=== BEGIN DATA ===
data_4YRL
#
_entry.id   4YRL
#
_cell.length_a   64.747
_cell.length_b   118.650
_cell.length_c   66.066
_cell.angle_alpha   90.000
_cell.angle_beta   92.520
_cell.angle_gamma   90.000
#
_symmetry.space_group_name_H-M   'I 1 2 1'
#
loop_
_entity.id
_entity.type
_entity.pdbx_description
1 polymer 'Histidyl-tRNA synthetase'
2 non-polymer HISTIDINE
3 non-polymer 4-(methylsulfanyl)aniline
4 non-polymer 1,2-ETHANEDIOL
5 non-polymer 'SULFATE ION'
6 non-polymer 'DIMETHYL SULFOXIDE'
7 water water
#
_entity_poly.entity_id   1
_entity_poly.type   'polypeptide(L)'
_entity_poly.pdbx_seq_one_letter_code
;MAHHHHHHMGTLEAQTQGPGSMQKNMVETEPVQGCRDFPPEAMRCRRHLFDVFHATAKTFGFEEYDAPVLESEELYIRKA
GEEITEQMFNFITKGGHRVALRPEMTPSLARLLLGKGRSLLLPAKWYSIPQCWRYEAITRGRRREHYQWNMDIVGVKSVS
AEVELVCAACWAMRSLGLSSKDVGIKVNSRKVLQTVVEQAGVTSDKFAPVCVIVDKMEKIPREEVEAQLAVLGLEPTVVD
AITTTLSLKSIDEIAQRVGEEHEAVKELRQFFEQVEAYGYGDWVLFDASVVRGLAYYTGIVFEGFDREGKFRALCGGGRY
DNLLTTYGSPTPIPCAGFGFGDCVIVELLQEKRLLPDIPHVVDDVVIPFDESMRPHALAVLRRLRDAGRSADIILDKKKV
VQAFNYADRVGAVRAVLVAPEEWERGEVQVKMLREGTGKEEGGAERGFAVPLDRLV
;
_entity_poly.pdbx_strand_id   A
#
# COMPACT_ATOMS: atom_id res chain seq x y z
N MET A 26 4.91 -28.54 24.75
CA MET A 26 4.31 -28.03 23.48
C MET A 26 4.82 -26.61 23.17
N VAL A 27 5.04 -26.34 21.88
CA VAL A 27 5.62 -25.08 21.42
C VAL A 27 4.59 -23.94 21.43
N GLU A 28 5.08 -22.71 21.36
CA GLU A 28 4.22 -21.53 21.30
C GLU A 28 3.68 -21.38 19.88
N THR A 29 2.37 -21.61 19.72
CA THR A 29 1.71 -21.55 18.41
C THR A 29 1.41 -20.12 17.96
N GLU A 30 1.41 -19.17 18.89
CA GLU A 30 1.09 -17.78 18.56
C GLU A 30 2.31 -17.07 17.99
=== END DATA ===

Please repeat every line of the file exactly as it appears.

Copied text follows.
data_4YRL
#
_entry.id   4YRL
#
_cell.length_a   64.747
_cell.length_b   118.650
_cell.length_c   66.066
_cell.angle_alpha   90.000
_cell.angle_beta   92.520
_cell.angle_gamma   90.000
#
_symmetry.space_group_name_H-M   'I 1 2 1'
#
loop_
_entity.id
_entity.type
_entity.pdbx_description
1 polymer 'Histidyl-tRNA synthetase'
2 non-polymer HISTIDINE
3 non-polymer 4-(methylsulfanyl)aniline
4 non-polymer 1,2-ETHANEDIOL
5 non-polymer 'SULFATE ION'
6 non-polymer 'DIMETHYL SULFOXIDE'
7 water water
#
_entity_poly.entity_id   1
_entity_poly.type   'polypeptide(L)'
_entity_poly.pdbx_seq_one_letter_code
;MAHHHHHHMGTLEAQTQGPGSMQKNMVETEPVQGCRDFPPEAMRCRRHLFDVFHATAKTFGFEEYDAPVLESEELYIRKA
GEEITEQMFNFITKGGHRVALRPEMTPSLARLLLGKGRSLLLPAKWYSIPQCWRYEAITRGRRREHYQWNMDIVGVKSVS
AEVELVCAACWAMRSLGLSSKDVGIKVNSRKVLQTVVEQAGVTSDKFAPVCVIVDKMEKIPREEVEAQLAVLGLEPTVVD
AITTTLSLKSIDEIAQRVGEEHEAVKELRQFFEQVEAYGYGDWVLFDASVVRGLAYYTGIVFEGFDREGKFRALCGGGRY
DNLLTTYGSPTPIPCAGFGFGDCVIVELLQEKRLLPDIPHVVDDVVIPFDESMRPHALAVLRRLRDAGRSADIILDKKKV
VQAFNYADRVGAVRAVLVAPEEWERGEVQVKMLREGTGKEEGGAERGFAVPLDRLV
;
_entity_poly.pdbx_strand_id   A
#
# COMPACT_ATOMS: atom_id res chain seq x y z
N MET A 26 4.91 -28.54 24.75
CA MET A 26 4.31 -28.03 23.48
C MET A 26 4.82 -26.61 23.17
N VAL A 27 5.04 -26.34 21.88
CA VAL A 27 5.62 -25.08 21.42
C VAL A 27 4.59 -23.94 21.43
N GLU A 28 5.08 -22.71 21.36
CA GLU A 28 4.22 -21.53 21.30
C GLU A 28 3.68 -21.38 19.88
N THR A 29 2.37 -21.61 19.72
CA THR A 29 1.71 -21.55 18.41
C THR A 29 1.41 -20.12 17.96
N GLU A 30 1.41 -19.17 18.89
CA GLU A 30 1.09 -17.78 18.56
C GLU A 30 2.31 -17.07 17.99